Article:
The prime minister has warned MPs that failing to back her Brexit plan would be a “catastrophic and unforgivable breach of trust in our democracy”.

Theresa May faces almost certain defeat when MPs vote on the deal on Tuesday.

The vote will come just weeks after she delayed the same vote when it became clear MPs would not back the deal.

Writing in the Sunday Express she said MPs should not let down those who voted for the UK to leave the European Union.

“Doing so would be a catastrophic and unforgivable breach of trust in our democracy.

“So my message to parliament this weekend is simple: it is time to forget the games and do what is right for our country,” she wrote.

She described the vote as the “biggest and most important decision that any MP of our generation will be asked to make”.

But she also warned that the UK risked crashing out of the EU with no deal or not leaving the EU at all if MPs refused to back her.

Meanwhile, Downing Street said it is “extremely concerned” over reports that a plot has been launched to wrest control of the legislative agenda away from Mrs May if her deal fails.

The Sunday Times says that the plan by backbenchers would see the government lose control of parliamentary business.

This could threaten the ability to govern and also put Brexit legislation at risk.

The news comes as former Conservative prime minister Sir John Major called for Mrs May to halt Brexit, as it would be “morally reprehensible” to leave without a deal.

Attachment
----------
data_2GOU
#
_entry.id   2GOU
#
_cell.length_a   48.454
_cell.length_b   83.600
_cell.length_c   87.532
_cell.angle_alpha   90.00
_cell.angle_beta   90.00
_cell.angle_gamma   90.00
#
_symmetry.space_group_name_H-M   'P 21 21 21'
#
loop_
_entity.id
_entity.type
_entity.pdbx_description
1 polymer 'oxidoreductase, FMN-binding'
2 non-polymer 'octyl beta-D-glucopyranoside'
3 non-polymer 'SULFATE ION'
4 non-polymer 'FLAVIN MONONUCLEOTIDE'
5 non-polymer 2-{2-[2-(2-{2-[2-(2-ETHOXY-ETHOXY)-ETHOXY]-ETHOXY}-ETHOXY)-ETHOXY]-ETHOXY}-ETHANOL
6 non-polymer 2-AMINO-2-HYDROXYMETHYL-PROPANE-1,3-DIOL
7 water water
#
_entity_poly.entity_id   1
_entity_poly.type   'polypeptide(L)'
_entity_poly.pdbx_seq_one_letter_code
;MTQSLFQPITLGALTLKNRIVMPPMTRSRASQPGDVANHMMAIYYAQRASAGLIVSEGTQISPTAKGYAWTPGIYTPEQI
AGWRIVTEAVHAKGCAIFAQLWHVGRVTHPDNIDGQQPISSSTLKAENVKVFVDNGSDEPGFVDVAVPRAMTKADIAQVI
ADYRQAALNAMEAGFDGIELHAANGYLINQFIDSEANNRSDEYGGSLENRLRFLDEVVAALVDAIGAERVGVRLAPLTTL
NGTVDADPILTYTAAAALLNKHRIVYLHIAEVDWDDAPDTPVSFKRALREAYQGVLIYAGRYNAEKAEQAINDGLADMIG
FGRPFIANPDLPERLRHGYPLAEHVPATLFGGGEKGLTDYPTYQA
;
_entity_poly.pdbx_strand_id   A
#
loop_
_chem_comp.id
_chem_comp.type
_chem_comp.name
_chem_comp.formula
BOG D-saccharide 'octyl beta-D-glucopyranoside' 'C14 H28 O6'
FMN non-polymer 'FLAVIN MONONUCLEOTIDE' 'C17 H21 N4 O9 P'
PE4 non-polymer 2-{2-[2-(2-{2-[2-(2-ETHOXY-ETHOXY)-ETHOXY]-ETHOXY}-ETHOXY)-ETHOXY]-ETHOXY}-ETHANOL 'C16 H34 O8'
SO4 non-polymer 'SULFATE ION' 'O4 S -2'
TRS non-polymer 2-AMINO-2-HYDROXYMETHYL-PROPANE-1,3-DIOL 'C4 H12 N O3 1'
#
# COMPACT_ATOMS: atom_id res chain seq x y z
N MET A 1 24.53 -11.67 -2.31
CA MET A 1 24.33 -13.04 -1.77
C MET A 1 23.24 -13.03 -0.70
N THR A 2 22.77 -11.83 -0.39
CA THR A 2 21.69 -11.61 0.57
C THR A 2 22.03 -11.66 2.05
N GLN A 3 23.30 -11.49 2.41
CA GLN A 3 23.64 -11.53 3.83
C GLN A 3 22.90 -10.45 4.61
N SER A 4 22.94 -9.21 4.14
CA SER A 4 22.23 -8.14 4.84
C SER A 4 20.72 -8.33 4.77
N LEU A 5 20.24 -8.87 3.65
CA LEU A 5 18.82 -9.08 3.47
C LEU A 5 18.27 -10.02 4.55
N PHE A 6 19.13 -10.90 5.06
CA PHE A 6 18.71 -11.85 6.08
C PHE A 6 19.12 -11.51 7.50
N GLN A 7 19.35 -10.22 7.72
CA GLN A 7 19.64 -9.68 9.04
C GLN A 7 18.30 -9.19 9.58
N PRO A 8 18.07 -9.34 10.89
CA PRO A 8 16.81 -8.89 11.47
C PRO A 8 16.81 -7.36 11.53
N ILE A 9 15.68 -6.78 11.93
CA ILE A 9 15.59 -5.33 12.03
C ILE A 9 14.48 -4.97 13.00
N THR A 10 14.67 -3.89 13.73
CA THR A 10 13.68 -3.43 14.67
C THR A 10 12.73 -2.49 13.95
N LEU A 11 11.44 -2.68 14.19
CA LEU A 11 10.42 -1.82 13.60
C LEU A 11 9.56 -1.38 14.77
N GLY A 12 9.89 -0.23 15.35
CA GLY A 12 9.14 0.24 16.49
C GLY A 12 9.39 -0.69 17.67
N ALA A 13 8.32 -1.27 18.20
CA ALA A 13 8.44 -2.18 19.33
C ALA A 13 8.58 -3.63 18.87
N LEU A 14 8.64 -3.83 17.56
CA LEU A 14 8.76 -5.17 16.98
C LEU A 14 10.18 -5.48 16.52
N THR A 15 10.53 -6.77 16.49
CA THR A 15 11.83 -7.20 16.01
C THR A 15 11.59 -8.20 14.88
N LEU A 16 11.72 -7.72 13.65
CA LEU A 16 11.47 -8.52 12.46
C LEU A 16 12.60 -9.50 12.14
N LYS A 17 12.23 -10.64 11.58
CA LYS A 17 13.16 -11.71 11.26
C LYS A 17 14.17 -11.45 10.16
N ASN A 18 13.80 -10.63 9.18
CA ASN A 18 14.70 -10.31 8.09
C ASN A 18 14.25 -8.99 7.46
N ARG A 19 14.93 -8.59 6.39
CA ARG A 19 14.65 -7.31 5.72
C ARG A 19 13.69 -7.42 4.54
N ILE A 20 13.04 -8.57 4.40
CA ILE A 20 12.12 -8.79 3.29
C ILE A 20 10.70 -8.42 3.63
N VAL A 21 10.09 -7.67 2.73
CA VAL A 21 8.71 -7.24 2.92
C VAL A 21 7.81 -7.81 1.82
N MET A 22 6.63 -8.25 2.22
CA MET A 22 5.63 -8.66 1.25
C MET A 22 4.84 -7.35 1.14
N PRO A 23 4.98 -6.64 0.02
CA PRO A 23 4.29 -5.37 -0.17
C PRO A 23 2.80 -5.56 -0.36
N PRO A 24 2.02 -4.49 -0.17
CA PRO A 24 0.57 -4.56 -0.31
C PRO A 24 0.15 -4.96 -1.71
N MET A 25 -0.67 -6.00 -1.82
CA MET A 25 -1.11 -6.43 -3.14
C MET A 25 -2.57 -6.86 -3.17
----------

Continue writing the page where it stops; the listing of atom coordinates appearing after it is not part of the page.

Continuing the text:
And more than 100 MEPs from 26 EU countries have written a letter calling on Mrs May to “reconsider” the UK’s departure from the bloc.

Mrs May also came under pressure from her former Brexit secretary Dominic Raab who told MPs to vote against her deal to show Brussels that the UK would “not be bullied”.

He said the UK “must be willing to leave the EU at the end of March on World Trade Organisation terms”.

On the opposition benches, pressure is also mounting on Labour Party leader Jeremy Corbyn.

There are calls for him to trigger a confidence vote in the government but his shadow chancellor John McDonnell has said this would only be done when “the time is right”.

More from Brexit

On Saturday night it was revealed that 14 military planners have been sent in to key government departments in an attempt to prevent border “chaos” if there is a “no-deal” Brexit.

There are fears of major backlogs involving lorries and goods at ports such as Dover if there is no longer frictionless trade with EU nations, The Observer said.